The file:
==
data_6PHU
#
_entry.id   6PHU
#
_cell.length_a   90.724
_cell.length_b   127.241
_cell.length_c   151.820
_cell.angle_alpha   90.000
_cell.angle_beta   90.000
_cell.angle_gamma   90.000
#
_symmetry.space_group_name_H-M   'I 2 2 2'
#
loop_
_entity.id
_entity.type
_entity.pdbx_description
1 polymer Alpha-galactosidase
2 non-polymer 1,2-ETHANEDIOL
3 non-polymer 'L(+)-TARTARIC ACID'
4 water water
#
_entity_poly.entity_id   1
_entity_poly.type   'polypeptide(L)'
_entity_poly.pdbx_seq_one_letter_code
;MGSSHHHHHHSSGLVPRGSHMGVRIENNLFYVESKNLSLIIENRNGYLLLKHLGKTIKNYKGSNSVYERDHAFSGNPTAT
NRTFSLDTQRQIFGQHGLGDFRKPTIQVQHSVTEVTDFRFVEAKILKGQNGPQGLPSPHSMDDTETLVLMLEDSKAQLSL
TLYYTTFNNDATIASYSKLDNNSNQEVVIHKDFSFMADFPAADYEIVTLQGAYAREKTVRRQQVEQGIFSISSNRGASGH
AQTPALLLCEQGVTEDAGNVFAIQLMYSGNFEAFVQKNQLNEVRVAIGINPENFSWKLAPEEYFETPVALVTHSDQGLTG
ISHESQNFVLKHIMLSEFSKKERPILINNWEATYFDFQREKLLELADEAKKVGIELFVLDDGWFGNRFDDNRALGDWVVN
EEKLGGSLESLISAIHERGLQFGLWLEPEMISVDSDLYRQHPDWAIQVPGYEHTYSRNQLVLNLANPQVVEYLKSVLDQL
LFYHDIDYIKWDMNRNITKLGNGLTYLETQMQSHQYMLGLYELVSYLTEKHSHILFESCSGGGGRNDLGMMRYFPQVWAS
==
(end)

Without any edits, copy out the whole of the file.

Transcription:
data_6PHU
#
_entry.id   6PHU
#
_cell.length_a   90.724
_cell.length_b   127.241
_cell.length_c   151.820
_cell.angle_alpha   90.000
_cell.angle_beta   90.000
_cell.angle_gamma   90.000
#
_symmetry.space_group_name_H-M   'I 2 2 2'
#
loop_
_entity.id
_entity.type
_entity.pdbx_description
1 polymer Alpha-galactosidase
2 non-polymer 1,2-ETHANEDIOL
3 non-polymer 'L(+)-TARTARIC ACID'
4 water water
#
_entity_poly.entity_id   1
_entity_poly.type   'polypeptide(L)'
_entity_poly.pdbx_seq_one_letter_code
;MGSSHHHHHHSSGLVPRGSHMGVRIENNLFYVESKNLSLIIENRNGYLLLKHLGKTIKNYKGSNSVYERDHAFSGNPTAT
NRTFSLDTQRQIFGQHGLGDFRKPTIQVQHSVTEVTDFRFVEAKILKGQNGPQGLPSPHSMDDTETLVLMLEDSKAQLSL
TLYYTTFNNDATIASYSKLDNNSNQEVVIHKDFSFMADFPAADYEIVTLQGAYAREKTVRRQQVEQGIFSISSNRGASGH
AQTPALLLCEQGVTEDAGNVFAIQLMYSGNFEAFVQKNQLNEVRVAIGINPENFSWKLAPEEYFETPVALVTHSDQGLTG
ISHESQNFVLKHIMLSEFSKKERPILINNWEATYFDFQREKLLELADEAKKVGIELFVLDDGWFGNRFDDNRALGDWVVN
EEKLGGSLESLISAIHERGLQFGLWLEPEMISVDSDLYRQHPDWAIQVPGYEHTYSRNQLVLNLANPQVVEYLKSVLDQL
LFYHDIDYIKWDMNRNITKLGNGLTYLETQMQSHQYMLGLYELVSYLTEKHSHILFESCSGGGGRNDLGMMRYFPQVWAS